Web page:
Supporting people with autism and ADHD journey is Tracy's life’s work – and her own reality

Tracy Trickett empowers people to overcome day-to-day challengesTracy Trickett empowers people to overcome day-to-day challenges
Tracy Trickett empowers people to overcome day-to-day challenges
For Tracy Trickett, from Blackpool, supporting people on their autism and ADHD journey is not only her life’s work – but her own reality.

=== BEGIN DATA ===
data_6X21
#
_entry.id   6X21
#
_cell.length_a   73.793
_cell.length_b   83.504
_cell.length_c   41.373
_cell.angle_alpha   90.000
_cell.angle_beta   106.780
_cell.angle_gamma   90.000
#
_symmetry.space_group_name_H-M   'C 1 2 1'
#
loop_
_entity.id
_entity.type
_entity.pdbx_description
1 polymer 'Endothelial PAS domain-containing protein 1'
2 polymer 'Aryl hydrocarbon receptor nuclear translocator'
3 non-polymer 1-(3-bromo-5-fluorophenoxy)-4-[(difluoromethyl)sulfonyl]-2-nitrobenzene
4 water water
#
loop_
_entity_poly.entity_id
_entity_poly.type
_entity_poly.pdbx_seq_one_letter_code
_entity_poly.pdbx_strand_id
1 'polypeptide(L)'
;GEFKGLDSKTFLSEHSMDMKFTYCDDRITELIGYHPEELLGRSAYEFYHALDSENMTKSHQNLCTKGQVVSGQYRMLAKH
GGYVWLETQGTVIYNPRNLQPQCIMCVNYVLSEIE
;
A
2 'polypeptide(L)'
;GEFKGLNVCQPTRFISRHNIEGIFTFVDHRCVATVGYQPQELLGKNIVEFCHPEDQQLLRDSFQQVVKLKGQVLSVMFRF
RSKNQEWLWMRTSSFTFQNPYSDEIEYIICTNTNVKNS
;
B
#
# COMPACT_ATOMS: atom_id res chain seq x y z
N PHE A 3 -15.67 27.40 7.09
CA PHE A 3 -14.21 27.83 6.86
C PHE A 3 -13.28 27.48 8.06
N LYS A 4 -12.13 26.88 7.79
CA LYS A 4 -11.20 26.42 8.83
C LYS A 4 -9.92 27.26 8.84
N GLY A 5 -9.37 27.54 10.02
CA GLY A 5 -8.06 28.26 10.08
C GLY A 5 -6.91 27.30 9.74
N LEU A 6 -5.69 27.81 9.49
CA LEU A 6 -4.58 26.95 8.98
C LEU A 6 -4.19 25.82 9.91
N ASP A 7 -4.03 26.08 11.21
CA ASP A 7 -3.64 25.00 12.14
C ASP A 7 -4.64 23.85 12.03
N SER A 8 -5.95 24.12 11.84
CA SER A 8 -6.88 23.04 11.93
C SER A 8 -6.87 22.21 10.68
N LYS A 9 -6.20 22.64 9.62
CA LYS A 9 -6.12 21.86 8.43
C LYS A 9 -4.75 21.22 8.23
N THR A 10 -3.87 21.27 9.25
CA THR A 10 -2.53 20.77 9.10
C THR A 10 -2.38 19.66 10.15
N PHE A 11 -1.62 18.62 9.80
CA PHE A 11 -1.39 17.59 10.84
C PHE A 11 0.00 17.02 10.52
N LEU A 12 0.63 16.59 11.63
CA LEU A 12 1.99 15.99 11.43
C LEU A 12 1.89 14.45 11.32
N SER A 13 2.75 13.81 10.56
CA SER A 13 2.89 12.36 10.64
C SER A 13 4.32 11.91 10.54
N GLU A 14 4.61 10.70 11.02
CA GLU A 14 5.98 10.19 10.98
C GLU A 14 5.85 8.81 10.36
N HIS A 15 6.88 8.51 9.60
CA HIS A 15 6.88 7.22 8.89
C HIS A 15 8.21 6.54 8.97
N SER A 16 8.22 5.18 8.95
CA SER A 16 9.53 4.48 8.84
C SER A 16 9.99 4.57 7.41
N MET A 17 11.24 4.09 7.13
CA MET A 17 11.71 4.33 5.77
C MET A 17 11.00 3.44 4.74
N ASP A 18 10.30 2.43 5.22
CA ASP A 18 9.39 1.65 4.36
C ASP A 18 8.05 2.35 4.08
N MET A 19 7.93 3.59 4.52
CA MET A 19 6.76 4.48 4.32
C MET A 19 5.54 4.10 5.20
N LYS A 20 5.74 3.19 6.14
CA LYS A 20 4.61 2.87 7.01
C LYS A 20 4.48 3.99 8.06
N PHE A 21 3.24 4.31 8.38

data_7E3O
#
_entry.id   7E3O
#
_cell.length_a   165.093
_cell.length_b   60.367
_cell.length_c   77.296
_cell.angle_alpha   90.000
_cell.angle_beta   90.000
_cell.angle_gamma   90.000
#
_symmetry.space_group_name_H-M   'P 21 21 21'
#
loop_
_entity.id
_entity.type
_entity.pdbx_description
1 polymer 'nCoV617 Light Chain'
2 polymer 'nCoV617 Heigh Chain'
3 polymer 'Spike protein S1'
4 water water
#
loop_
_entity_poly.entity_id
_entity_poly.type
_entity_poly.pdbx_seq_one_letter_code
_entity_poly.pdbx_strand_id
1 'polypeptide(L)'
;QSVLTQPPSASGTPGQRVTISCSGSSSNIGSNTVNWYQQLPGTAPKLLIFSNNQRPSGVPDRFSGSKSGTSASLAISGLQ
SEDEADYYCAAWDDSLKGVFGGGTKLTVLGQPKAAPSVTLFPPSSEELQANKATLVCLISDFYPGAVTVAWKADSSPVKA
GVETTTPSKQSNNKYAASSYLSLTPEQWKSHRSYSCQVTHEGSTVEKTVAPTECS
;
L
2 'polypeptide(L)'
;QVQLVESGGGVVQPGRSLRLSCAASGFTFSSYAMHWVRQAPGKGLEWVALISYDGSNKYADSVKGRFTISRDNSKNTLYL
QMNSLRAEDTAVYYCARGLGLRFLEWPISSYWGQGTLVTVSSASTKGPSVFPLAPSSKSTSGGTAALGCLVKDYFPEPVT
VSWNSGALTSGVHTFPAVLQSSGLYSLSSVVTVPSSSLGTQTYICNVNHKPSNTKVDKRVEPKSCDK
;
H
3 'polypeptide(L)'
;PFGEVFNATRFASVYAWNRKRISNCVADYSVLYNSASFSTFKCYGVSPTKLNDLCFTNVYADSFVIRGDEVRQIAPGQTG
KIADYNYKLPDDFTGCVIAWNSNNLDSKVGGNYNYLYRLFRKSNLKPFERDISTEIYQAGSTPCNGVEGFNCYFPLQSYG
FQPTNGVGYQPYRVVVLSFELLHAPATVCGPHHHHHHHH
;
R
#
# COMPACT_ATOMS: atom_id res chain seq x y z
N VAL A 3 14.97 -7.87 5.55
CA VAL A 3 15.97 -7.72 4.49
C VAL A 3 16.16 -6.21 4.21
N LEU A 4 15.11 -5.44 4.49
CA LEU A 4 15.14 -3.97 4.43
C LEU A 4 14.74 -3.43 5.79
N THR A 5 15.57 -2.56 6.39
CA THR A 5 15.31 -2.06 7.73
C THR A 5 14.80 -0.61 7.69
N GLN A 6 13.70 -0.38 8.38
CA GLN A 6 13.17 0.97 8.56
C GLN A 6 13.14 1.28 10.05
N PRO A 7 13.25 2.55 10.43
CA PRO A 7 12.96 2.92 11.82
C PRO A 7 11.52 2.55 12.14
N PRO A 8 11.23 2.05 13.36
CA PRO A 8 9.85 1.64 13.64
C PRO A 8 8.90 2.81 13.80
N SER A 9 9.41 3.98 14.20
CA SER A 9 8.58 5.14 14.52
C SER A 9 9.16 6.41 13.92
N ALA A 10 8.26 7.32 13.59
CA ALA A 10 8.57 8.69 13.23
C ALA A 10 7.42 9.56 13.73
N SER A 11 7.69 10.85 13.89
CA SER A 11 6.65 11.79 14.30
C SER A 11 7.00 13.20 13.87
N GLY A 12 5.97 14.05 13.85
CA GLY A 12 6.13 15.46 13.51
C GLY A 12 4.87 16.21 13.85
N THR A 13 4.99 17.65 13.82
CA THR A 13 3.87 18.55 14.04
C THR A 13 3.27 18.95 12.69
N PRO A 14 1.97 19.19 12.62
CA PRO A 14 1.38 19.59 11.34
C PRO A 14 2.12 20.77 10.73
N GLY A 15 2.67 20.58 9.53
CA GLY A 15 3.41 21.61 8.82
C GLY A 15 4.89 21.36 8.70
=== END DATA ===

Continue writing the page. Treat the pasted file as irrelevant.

Driven by a passion for helping others, Tracy empowers people to overcome the day-to-day challenges of their condition in the workplace as well as supporting several members of her own family.It’s also a very personal mission for the mum and grandmother, whose own daughter has severe dyslexia, while another is suspected of having the condition. Her son is awaiting a diagnosis for autism and two of her 10 grandchildren have respective dyslexia and dyspraxia diagnoses! While, most surprising of all was the recent revelatory diagnosis of ADHD for Tracy’s stepfather – while studying for a Maths degree at the age of 78! It was picked up on by a university lecturer who quickly encouraged him to get an assessment.After working towards a career as a midwife, Tracy later decided instead to study for a Social Work degree, but it was a placement working with adults with learning difficulties at the age of 45 that prompted a return to university to obtain a post-grad in Autism In Adults. Since then she has dedicated her life to working in the field and today takes pride in her coaching work with Perfect Support.And she has a healthy file of testimonials to prove it, including big-hitters in the world of corporate finance such as Lloyds Banking Group, HSBC, Bank of Scotland and American Express. Virgin, Sky, ITV and British Aerospace are among others.She said: “I worked full time while studying part-time. I discovered I liked working with adults who were displaying challenging behaviour, so the non-verbal and quite aggressive people. “But eventually it got to the point in the job where I'd received that many injuries – I’d had concussion and things like that - I just think I’d gotten too old for the job. You've got to be able to take all the aggression, which comes from their frustration because obviously they're non-verbal, or they are verbal but can't communicate their feelings.”Perfect Support offers workplace wellbeing coaching strategies, and a large focus of Tracy’s work is in helping managers to identify and facilitate neurodiverse needs among their team.She explains: “Participants will develop a better understanding of the challenges that can be faced by neurodivergent individuals in the workplace, by appreciating more about each condition and learning about the experiences of someone with them.“We investigate the benefits of a neurodiverse workforce, helping everyone to acknowledge and realise the positive impact that diversity has on productivity, creativity, and achievement of workplace targets. “Some people can struggle with managing their time, procrastination, feeling overwhelmed through autism, especially, communicating with other team managers and line managers. So we look at different solutions, that might help them.“Sometimes managers just don't understand. A lot of people with autism, for example, can't handle change. So we’ll discuss with them and their line manager about, how they think it would be best to be notified of that change.“So it's about seeing what people’s individual struggles are. Managers often say they genuinely had no idea.”A recent report by Lancaster University and commissioned by Perfect Support, states: “Ensuring neurodiversity among a workforce can bring significant benefits for organisations. Dyslexic individuals, for example, are inherently creative, think ‘outside the box’ and are great at seeing patterns in ‘big data’, all valuable skills for any workplace. For this reason, people with dyslexia are increasingly being sought by employers. Companies are having recruitment drives aimed specifically at people with dyslexia.” But Tracy still believes there is some way to go in the battle to beat the workplace stigma.She said: “It's getting there in terms of more perception and help in the workplace. But I do think we have still got quite a long way to go. Some companies and some individual line managers are more understanding than others. “I do have some clients who won't mention the fact they have autism in an interview because then people start talking to them, like, they're less intelligent. There's still that stigma.”She added: “I think it's different for every industry but I would say open communication is key. And if there's something that that can be put in place, maybe introduce it to the whole team so it makes that person seem less Individualised and highlighted.“So, for example, for one of my clients, we said let's have focused time between 3 and 4.30pm. Turn off your notifications and everything and you know that you're not going to get any interruptions.“His line manager then sent out an email to the entire team saying, we've decided that we're going to try a focus time between 3 and 4.30pm. If you don't want to join in with it, that's absolutely fine but in which case, please respect other people and try not to disturb them between this time unless it's urgent. So that's the ideal scenario - that that they look at something and think, how could I change it for the whole team to make it less obvious that one person is working in a different way.”Perfect Support’s DSE-trained assessors, trainers and coaches have worked within the industry for over 10 years, delivering one to one or small group coaching sessions, helping thousands of people with a variety of health conditions and disabilities to succeed in both education and employment.Tracy, now 54, reflects on her own story: “Some of my sisters have worked in care settings of some form or another and I used to joke that I couldn't imagine anything worse. But, looking back, I think it was the thought of doing it rather than actually doing it and I soon fell in love with the job. “It's so rewarding when people I’ve been coaching turn around at the end and say ‘you've completely changed my life. I don’t feel overwhelmed and am really enjoying working again now.’ ” Visit: